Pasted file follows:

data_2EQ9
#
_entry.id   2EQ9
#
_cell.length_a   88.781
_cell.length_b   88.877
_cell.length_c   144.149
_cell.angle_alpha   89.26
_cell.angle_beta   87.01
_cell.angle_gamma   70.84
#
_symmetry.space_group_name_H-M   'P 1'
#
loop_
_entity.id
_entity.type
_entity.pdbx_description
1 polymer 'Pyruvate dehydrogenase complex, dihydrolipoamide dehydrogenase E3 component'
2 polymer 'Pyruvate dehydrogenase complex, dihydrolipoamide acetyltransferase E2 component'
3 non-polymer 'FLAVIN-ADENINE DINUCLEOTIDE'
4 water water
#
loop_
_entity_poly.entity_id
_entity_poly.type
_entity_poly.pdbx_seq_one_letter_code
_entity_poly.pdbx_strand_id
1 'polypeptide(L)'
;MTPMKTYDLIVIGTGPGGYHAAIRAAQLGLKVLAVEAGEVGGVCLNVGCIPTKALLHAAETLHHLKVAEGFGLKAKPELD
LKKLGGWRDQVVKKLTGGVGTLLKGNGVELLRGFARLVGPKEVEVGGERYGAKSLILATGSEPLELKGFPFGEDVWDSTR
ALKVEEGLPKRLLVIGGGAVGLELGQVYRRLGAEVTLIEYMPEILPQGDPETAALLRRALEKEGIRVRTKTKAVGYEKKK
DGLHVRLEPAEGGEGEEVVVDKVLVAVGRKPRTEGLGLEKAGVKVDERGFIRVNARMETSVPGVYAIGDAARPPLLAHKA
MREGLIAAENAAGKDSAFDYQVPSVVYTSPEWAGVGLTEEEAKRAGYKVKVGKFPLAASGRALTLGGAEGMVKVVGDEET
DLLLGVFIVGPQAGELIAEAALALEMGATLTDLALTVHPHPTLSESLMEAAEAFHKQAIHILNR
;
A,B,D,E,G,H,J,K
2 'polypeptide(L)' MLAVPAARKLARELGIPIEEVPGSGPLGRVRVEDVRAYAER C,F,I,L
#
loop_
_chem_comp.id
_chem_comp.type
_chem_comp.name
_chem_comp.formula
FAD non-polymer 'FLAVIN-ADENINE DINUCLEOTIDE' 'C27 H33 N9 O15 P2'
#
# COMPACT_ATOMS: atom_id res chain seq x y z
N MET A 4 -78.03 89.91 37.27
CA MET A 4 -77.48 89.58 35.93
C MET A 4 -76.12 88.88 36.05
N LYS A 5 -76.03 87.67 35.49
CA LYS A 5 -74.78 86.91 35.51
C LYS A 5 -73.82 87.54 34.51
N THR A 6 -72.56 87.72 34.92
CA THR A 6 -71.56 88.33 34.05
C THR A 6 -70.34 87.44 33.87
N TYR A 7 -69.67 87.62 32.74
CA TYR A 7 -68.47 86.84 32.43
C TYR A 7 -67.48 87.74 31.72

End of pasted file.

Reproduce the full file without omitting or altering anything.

data_2EQ9
#
_entry.id   2EQ9
#
_cell.length_a   88.781
_cell.length_b   88.877
_cell.length_c   144.149
_cell.angle_alpha   89.26
_cell.angle_beta   87.01
_cell.angle_gamma   70.84
#
_symmetry.space_group_name_H-M   'P 1'
#
loop_
_entity.id
_entity.type
_entity.pdbx_description
1 polymer 'Pyruvate dehydrogenase complex, dihydrolipoamide dehydrogenase E3 component'
2 polymer 'Pyruvate dehydrogenase complex, dihydrolipoamide acetyltransferase E2 component'
3 non-polymer 'FLAVIN-ADENINE DINUCLEOTIDE'
4 water water
#
loop_
_entity_poly.entity_id
_entity_poly.type
_entity_poly.pdbx_seq_one_letter_code
_entity_poly.pdbx_strand_id
1 'polypeptide(L)'
;MTPMKTYDLIVIGTGPGGYHAAIRAAQLGLKVLAVEAGEVGGVCLNVGCIPTKALLHAAETLHHLKVAEGFGLKAKPELD
LKKLGGWRDQVVKKLTGGVGTLLKGNGVELLRGFARLVGPKEVEVGGERYGAKSLILATGSEPLELKGFPFGEDVWDSTR
ALKVEEGLPKRLLVIGGGAVGLELGQVYRRLGAEVTLIEYMPEILPQGDPETAALLRRALEKEGIRVRTKTKAVGYEKKK
DGLHVRLEPAEGGEGEEVVVDKVLVAVGRKPRTEGLGLEKAGVKVDERGFIRVNARMETSVPGVYAIGDAARPPLLAHKA
MREGLIAAENAAGKDSAFDYQVPSVVYTSPEWAGVGLTEEEAKRAGYKVKVGKFPLAASGRALTLGGAEGMVKVVGDEET
DLLLGVFIVGPQAGELIAEAALALEMGATLTDLALTVHPHPTLSESLMEAAEAFHKQAIHILNR
;
A,B,D,E,G,H,J,K
2 'polypeptide(L)' MLAVPAARKLARELGIPIEEVPGSGPLGRVRVEDVRAYAER C,F,I,L
#
loop_
_chem_comp.id
_chem_comp.type
_chem_comp.name
_chem_comp.formula
FAD non-polymer 'FLAVIN-ADENINE DINUCLEOTIDE' 'C27 H33 N9 O15 P2'
#
# COMPACT_ATOMS: atom_id res chain seq x y z
N MET A 4 -78.03 89.91 37.27
CA MET A 4 -77.48 89.58 35.93
C MET A 4 -76.12 88.88 36.05
N LYS A 5 -76.03 87.67 35.49
CA LYS A 5 -74.78 86.91 35.51
C LYS A 5 -73.82 87.54 34.51
N THR A 6 -72.56 87.72 34.92
CA THR A 6 -71.56 88.33 34.05
C THR A 6 -70.34 87.44 33.87
N TYR A 7 -69.67 87.62 32.74
CA TYR A 7 -68.47 86.84 32.43
C TYR A 7 -67.48 87.74 31.72